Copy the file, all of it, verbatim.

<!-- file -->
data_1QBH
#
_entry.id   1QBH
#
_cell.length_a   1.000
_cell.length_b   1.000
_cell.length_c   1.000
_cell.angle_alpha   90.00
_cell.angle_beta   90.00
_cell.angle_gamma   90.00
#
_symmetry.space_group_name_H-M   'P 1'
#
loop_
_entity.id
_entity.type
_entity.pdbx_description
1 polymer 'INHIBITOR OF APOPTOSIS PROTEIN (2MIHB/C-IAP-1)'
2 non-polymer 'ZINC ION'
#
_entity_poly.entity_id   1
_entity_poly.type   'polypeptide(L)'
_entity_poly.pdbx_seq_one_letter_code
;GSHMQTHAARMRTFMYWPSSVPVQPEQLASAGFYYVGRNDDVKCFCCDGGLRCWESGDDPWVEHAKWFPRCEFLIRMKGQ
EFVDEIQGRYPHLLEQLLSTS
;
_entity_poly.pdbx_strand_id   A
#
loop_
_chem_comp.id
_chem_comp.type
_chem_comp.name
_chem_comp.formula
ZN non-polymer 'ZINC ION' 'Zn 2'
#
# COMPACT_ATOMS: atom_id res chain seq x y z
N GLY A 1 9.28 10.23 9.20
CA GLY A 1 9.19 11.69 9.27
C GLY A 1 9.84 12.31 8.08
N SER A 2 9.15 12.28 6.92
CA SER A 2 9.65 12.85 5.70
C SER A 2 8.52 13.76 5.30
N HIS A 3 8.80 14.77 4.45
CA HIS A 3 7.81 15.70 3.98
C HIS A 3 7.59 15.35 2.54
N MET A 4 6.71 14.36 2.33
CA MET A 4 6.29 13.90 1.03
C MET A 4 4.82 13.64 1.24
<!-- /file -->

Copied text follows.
data_1QBH
#
_entry.id   1QBH
#
_cell.length_a   1.000
_cell.length_b   1.000
_cell.length_c   1.000
_cell.angle_alpha   90.00
_cell.angle_beta   90.00
_cell.angle_gamma   90.00
#
_symmetry.space_group_name_H-M   'P 1'
#
loop_
_entity.id
_entity.type
_entity.pdbx_description
1 polymer 'INHIBITOR OF APOPTOSIS PROTEIN (2MIHB/C-IAP-1)'
2 non-polymer 'ZINC ION'
#
_entity_poly.entity_id   1
_entity_poly.type   'polypeptide(L)'
_entity_poly.pdbx_seq_one_letter_code
;GSHMQTHAARMRTFMYWPSSVPVQPEQLASAGFYYVGRNDDVKCFCCDGGLRCWESGDDPWVEHAKWFPRCEFLIRMKGQ
EFVDEIQGRYPHLLEQLLSTS
;
_entity_poly.pdbx_strand_id   A
#
loop_
_chem_comp.id
_chem_comp.type
_chem_comp.name
_chem_comp.formula
ZN non-polymer 'ZINC ION' 'Zn 2'
#
# COMPACT_ATOMS: atom_id res chain seq x y z
N GLY A 1 9.28 10.23 9.20
CA GLY A 1 9.19 11.69 9.27
C GLY A 1 9.84 12.31 8.08
N SER A 2 9.15 12.28 6.92
CA SER A 2 9.65 12.85 5.70
C SER A 2 8.52 13.76 5.30
N HIS A 3 8.80 14.77 4.45
CA HIS A 3 7.81 15.70 3.98
C HIS A 3 7.59 15.35 2.54
N MET A 4 6.71 14.36 2.33
CA MET A 4 6.29 13.90 1.03
C MET A 4 4.82 13.64 1.24